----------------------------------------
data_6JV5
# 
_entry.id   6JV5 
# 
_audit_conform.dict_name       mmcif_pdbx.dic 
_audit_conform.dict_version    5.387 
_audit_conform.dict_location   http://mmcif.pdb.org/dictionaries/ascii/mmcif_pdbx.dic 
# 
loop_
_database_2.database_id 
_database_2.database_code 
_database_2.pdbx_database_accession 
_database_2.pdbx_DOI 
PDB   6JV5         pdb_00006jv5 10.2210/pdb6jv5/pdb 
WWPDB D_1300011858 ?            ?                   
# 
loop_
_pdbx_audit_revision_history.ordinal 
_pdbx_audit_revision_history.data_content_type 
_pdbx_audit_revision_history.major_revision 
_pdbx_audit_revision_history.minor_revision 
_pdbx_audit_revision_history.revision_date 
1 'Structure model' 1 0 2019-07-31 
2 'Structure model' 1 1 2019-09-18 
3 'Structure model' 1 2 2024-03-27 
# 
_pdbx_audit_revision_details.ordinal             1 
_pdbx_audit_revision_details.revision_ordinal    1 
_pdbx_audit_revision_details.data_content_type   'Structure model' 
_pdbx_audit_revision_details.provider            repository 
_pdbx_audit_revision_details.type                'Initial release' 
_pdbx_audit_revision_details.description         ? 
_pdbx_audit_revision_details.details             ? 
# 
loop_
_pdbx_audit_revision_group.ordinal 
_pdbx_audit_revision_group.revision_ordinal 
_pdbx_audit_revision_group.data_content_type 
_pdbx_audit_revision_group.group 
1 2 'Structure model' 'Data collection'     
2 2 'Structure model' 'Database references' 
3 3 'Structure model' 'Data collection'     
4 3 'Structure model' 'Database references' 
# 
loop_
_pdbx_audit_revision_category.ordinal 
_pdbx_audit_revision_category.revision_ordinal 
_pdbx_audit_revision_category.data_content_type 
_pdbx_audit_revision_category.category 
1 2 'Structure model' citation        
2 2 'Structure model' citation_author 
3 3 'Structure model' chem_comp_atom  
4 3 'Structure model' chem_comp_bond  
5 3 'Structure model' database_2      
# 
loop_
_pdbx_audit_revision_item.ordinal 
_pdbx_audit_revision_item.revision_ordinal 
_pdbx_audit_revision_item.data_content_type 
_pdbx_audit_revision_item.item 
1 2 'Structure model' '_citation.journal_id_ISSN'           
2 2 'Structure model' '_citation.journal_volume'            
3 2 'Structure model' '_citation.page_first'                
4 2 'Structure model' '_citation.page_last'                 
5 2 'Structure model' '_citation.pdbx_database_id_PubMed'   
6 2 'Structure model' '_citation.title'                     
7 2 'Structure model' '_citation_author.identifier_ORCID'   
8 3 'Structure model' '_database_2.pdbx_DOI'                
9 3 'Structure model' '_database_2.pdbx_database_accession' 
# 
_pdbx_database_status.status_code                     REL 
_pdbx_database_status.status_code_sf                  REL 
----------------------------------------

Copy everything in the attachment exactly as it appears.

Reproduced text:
data_6JV5
# 
_entry.id   6JV5 
# 
_audit_conform.dict_name       mmcif_pdbx.dic 
_audit_conform.dict_version    5.387 
_audit_conform.dict_location   http://mmcif.pdb.org/dictionaries/ascii/mmcif_pdbx.dic 
# 
loop_
_database_2.database_id 
_database_2.database_code 
_database_2.pdbx_database_accession 
_database_2.pdbx_DOI 
PDB   6JV5         pdb_00006jv5 10.2210/pdb6jv5/pdb 
WWPDB D_1300011858 ?            ?                   
# 
loop_
_pdbx_audit_revision_history.ordinal 
_pdbx_audit_revision_history.data_content_type 
_pdbx_audit_revision_history.major_revision 
_pdbx_audit_revision_history.minor_revision 
_pdbx_audit_revision_history.revision_date 
1 'Structure model' 1 0 2019-07-31 
2 'Structure model' 1 1 2019-09-18 
3 'Structure model' 1 2 2024-03-27 
# 
_pdbx_audit_revision_details.ordinal             1 
_pdbx_audit_revision_details.revision_ordinal    1 
_pdbx_audit_revision_details.data_content_type   'Structure model' 
_pdbx_audit_revision_details.provider            repository 
_pdbx_audit_revision_details.type                'Initial release' 
_pdbx_audit_revision_details.description         ? 
_pdbx_audit_revision_details.details             ? 
# 
loop_
_pdbx_audit_revision_group.ordinal 
_pdbx_audit_revision_group.revision_ordinal 
_pdbx_audit_revision_group.data_content_type 
_pdbx_audit_revision_group.group 
1 2 'Structure model' 'Data collection'     
2 2 'Structure model' 'Database references' 
3 3 'Structure model' 'Data collection'     
4 3 'Structure model' 'Database references' 
# 
loop_
_pdbx_audit_revision_category.ordinal 
_pdbx_audit_revision_category.revision_ordinal 
_pdbx_audit_revision_category.data_content_type 
_pdbx_audit_revision_category.category 
1 2 'Structure model' citation        
2 2 'Structure model' citation_author 
3 3 'Structure model' chem_comp_atom  
4 3 'Structure model' chem_comp_bond  
5 3 'Structure model' database_2      
# 
loop_
_pdbx_audit_revision_item.ordinal 
_pdbx_audit_revision_item.revision_ordinal 
_pdbx_audit_revision_item.data_content_type 
_pdbx_audit_revision_item.item 
1 2 'Structure model' '_citation.journal_id_ISSN'           
2 2 'Structure model' '_citation.journal_volume'            
3 2 'Structure model' '_citation.page_first'                
4 2 'Structure model' '_citation.page_last'                 
5 2 'Structure model' '_citation.pdbx_database_id_PubMed'   
6 2 'Structure model' '_citation.title'                     
7 2 'Structure model' '_citation_author.identifier_ORCID'   
8 3 'Structure model' '_database_2.pdbx_DOI'                
9 3 'Structure model' '_database_2.pdbx_database_accession' 
# 
_pdbx_database_status.status_code                     REL 
_pdbx_database_status.status_code_sf                  REL 